Neighborhood Health Indicators in Greater Cleveland: The Use of Medicaid Claims to Measure Children's Access to Primary Care

Report by Claudia Coulton, Kristen Mikelbank, Katherine Offutt, Engel Polousky, Siran Koroukian
October 31, 2002

Center on Urban Poverty and Community Development   (Cleveland)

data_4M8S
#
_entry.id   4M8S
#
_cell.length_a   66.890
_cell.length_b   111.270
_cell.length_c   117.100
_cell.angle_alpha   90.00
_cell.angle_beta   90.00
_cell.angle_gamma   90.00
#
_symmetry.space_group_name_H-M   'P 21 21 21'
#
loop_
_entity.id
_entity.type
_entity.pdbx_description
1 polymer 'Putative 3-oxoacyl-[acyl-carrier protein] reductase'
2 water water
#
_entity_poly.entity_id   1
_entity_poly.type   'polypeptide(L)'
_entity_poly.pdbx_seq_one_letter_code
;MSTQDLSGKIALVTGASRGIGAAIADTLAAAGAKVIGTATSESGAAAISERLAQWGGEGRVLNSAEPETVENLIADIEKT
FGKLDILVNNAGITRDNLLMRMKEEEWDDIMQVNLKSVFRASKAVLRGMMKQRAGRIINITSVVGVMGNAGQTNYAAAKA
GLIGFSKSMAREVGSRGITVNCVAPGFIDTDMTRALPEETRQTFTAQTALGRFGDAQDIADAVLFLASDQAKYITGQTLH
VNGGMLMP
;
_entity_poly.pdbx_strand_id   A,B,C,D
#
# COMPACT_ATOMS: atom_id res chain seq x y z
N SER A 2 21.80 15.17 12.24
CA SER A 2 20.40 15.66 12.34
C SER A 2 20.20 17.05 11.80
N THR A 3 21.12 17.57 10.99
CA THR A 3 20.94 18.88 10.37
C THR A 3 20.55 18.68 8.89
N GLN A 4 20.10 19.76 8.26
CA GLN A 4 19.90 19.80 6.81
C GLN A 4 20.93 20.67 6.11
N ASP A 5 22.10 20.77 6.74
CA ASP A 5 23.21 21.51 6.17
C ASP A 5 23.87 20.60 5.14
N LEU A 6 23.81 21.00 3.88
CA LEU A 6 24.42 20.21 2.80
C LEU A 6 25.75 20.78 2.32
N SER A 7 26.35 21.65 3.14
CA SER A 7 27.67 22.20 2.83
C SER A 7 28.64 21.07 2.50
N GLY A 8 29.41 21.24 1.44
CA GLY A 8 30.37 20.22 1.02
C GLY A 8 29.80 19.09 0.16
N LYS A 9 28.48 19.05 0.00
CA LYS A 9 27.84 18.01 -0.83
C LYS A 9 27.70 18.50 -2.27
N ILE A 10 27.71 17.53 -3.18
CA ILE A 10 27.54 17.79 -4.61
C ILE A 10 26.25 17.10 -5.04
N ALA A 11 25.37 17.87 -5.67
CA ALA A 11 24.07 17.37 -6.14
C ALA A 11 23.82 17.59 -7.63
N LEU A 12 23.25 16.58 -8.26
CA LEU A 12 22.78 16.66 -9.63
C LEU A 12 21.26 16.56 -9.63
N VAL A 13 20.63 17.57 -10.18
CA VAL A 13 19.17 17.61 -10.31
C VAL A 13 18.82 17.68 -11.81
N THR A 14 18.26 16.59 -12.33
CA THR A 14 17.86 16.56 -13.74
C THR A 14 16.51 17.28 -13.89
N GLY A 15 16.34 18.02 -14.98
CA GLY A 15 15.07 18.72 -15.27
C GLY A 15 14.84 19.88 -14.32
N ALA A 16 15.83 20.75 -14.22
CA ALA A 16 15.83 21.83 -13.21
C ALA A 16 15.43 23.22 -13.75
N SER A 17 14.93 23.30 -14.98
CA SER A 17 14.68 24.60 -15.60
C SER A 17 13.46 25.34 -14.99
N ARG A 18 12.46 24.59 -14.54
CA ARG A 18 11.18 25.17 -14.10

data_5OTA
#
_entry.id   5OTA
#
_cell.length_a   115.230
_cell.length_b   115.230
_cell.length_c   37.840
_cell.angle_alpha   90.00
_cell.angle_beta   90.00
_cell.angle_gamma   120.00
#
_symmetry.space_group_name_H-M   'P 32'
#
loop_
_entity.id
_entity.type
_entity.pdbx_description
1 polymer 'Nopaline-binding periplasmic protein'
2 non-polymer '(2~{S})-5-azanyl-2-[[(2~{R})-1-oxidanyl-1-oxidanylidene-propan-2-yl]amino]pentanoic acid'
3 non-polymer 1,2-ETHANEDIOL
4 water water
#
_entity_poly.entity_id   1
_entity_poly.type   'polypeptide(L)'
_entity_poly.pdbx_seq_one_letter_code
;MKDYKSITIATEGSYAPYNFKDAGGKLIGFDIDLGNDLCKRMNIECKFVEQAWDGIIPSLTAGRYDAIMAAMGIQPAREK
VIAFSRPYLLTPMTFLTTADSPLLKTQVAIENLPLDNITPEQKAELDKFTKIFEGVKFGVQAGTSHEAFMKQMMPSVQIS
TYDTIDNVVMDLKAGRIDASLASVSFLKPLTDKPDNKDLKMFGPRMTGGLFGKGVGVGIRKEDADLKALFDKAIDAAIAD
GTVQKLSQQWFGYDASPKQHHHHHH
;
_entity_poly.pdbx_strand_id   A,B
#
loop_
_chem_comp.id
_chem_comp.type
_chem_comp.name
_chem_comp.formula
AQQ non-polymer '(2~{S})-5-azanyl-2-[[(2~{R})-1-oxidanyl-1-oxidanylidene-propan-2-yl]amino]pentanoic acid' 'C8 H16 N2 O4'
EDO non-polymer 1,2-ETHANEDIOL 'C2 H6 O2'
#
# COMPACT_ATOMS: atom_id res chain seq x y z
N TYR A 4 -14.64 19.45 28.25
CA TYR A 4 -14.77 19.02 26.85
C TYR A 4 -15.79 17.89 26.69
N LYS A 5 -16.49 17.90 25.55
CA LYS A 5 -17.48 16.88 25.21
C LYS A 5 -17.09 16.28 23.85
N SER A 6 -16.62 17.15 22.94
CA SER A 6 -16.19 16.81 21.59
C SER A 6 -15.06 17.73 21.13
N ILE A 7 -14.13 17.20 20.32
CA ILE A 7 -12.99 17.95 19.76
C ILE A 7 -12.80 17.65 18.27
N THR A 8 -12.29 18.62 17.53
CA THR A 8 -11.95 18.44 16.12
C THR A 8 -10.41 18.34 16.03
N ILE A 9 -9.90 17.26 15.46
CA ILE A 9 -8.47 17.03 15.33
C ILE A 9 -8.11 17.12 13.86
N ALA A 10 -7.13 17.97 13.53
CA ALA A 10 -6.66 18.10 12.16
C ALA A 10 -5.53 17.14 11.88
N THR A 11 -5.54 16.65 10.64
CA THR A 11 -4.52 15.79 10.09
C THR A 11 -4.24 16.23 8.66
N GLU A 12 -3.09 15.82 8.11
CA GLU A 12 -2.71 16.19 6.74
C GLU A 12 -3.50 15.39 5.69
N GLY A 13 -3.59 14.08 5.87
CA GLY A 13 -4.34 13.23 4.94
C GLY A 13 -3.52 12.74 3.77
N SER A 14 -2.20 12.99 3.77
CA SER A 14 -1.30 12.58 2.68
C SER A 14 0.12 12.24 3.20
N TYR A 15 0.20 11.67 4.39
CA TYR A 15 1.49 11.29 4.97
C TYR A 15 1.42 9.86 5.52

As part of the NNIP cross-site initiative on Neighborhoods and Health, Cleveland's Center on Urban Poverty and Social Change (Case Western Reserve University) developed neighborhood indicators of child access to primary care using eligibility, claims, and encounter data from Ohio's Medicaid data system. Staff members sought to clarify relationships between neighborhood conditions and children's access to primary care. They found that the use of emergency services for non-emergency conditions was positively correlated with poverty rates, minority concentrations, low-birth-weight rates, and child maltreatment. The likelihood of children having recommended preventive care visits, however, did not drop consistently with rates of neighborhood poverty or other health problems, suggesting that efforts to provide preventive services to poor residents may be achieving some success. This analysis is now being reviewed by Cuyahoga County's Early Childhood Initiative (ECI), which plans future work with the researchers using these and other data to build a system that will allow it to better target program resources and monitor performance.